What annoys me about the 2010 movie is how the Mouse King doesn't even look like a mouse! He looks more like a Dr. Seuss character in a live action film. Growing up I remember the Mouse King having multiple heads and looking like a rodent, considering he is a MOUSE King. Also, he actually scared the crap out of me at times. Recently, the Mouse Kings don't look as frightening. At one point in the trailer the Mouse King randomly hisses...or growls...or whatever you want to call that. Is this supposed to add some scariness to his character? Well, it doesn't succeed. The growl seems to be just another ploy added to a trailer to add some exciting shock value. Randomly hissing out of nowhere does not add the same level of intensity the original Mouse Kings have.

Another thing that bugs me a bit about the numerous versions of The Nutcracker is the constant debate of the main little girl's first name. I grew up thinking that her name is "Clara," but then I find versions of her named "Marie," and finally, in this 3D film, apparently her name is "Mary." Just choose a name! Why does this kid have so many first names? Perhaps it has to do with cultural versions of it, and I don't hate the name "Marie" for her, but I just find it odd how a main character doesn't have an official first name. I also found out that the uncle who gives the little girl the Nutcracker is called Uncle Albert in the 3D version. Uncle Albert? The original guy's name is Uncle Drosselmeyer! What they're pretty much doing is Americanizing German characters. Yes, this is supposed to be a German story in a German setting. There's no need for that. American audiences can still enjoy a flick even though the characters' names are a little bit cultural. Oh! And the Mouse King is actually called the "Rat King." Wow, they are seriously going out of their way to make this guy bad, aren't they? Um, did the word "rat" just sound more evil to the writers? Hey, at least the Barbie version got a majority the names right! However, they do make her Uncle Drosselmeyer her Aunt Drosselmeyer...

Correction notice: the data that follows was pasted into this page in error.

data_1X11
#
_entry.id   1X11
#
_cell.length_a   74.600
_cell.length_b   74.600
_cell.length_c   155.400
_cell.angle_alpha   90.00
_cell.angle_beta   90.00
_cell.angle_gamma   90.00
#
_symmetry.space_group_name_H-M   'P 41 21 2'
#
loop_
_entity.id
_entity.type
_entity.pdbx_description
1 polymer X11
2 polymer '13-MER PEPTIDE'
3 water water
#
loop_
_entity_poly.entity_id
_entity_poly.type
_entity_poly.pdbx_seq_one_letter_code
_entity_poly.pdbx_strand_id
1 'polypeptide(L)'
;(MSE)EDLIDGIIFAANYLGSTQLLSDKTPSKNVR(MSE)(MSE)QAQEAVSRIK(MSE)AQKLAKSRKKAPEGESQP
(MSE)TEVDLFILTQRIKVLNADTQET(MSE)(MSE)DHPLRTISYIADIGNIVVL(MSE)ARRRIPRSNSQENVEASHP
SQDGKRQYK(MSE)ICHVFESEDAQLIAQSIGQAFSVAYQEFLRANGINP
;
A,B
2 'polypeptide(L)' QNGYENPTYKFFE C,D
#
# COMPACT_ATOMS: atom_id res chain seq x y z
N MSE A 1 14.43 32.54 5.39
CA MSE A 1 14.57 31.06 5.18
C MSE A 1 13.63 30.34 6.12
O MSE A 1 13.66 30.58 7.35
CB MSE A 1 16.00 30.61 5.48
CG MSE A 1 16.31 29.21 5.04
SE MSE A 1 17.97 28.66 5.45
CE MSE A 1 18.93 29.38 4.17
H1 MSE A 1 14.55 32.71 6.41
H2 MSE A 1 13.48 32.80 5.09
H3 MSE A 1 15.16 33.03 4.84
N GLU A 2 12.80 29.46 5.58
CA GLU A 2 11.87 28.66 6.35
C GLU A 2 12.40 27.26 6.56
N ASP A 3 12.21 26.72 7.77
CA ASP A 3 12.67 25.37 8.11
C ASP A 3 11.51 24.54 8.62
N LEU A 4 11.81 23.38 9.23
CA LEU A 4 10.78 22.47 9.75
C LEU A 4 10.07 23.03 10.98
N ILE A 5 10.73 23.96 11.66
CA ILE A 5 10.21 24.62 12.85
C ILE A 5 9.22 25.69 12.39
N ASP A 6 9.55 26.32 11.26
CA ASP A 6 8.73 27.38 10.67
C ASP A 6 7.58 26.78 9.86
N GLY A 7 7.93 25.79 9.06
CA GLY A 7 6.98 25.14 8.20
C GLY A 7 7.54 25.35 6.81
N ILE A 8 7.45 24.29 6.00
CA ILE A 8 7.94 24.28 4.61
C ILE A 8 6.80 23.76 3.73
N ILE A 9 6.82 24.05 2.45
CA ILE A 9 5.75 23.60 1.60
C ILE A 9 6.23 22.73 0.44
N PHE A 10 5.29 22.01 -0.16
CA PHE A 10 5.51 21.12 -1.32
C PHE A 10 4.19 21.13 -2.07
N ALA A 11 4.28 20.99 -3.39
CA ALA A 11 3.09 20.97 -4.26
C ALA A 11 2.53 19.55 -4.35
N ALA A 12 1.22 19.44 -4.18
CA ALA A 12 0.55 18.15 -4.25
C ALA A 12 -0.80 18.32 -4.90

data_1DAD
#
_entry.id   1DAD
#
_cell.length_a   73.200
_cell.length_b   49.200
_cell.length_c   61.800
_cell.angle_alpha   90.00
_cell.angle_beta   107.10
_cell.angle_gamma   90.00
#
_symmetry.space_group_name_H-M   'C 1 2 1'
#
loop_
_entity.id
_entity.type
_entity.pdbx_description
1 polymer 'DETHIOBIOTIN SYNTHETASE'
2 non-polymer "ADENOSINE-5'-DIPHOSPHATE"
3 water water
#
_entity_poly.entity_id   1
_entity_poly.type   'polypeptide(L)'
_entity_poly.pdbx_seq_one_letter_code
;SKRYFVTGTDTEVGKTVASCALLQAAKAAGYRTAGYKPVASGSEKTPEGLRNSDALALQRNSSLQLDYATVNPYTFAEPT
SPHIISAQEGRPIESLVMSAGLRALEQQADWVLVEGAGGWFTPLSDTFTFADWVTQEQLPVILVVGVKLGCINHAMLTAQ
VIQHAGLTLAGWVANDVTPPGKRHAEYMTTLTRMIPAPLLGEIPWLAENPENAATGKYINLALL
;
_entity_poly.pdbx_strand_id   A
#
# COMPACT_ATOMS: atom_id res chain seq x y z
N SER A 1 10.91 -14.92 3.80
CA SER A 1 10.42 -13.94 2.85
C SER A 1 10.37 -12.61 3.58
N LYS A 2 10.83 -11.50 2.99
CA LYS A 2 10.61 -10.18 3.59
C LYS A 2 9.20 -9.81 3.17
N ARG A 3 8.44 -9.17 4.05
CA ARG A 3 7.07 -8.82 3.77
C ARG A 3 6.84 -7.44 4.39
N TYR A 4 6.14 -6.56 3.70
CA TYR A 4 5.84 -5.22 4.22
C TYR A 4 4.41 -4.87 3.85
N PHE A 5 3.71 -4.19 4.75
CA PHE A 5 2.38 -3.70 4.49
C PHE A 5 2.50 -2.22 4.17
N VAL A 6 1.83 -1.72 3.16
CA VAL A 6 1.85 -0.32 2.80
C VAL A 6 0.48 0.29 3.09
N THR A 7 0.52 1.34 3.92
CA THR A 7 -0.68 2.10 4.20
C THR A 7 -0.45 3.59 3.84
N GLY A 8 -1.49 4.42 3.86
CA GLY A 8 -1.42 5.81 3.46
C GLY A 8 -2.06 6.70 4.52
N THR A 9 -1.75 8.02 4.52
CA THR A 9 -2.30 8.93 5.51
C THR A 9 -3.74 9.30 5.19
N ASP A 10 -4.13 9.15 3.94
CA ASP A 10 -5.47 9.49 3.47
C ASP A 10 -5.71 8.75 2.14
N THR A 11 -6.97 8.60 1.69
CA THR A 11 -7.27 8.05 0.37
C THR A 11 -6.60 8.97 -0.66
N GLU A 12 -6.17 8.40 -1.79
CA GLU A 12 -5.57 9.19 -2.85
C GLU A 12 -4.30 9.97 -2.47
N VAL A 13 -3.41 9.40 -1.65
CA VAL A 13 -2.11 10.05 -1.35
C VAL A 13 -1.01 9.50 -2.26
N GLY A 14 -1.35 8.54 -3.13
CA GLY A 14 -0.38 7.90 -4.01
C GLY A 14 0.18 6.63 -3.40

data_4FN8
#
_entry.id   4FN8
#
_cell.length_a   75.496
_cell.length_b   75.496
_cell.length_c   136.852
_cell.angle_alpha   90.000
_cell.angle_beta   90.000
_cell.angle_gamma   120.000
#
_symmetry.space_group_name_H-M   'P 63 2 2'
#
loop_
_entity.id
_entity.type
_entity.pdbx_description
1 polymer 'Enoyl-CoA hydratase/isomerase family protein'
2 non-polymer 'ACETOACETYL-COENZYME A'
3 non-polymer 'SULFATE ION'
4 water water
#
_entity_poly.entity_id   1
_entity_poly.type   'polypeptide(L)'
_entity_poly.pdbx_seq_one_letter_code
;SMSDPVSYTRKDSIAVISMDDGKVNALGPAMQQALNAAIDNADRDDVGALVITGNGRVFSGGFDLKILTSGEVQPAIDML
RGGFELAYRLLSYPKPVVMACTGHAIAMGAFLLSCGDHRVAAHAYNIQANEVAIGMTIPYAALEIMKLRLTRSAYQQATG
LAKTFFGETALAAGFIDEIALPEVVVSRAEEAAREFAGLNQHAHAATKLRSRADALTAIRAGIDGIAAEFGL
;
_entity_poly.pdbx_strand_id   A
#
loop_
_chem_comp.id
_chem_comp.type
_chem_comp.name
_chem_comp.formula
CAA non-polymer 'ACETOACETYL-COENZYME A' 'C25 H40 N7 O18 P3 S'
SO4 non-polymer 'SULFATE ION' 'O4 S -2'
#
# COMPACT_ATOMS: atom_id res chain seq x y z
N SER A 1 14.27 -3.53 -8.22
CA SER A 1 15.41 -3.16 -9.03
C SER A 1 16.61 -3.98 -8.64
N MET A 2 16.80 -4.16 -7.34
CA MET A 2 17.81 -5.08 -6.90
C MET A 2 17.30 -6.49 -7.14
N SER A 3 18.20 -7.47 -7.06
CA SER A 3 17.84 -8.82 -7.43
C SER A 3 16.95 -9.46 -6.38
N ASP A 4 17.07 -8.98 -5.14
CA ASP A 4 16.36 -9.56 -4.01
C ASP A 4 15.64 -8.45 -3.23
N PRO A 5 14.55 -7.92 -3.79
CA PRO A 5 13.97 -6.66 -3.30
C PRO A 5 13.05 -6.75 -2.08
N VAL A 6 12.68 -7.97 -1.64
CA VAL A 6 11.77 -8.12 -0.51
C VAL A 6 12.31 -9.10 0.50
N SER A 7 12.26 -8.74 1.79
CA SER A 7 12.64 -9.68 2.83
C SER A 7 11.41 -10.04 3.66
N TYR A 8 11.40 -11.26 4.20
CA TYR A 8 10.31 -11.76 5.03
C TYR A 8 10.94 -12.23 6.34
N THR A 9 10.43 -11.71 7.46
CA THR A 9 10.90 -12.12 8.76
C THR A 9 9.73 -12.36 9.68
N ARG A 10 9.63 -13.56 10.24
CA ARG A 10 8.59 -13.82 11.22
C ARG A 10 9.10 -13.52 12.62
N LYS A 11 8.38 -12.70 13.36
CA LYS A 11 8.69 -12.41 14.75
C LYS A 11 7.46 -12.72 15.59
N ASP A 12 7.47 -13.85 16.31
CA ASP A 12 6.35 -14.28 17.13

From what I hear, the 3D film didn't do too well. This does not come as a surprise, people.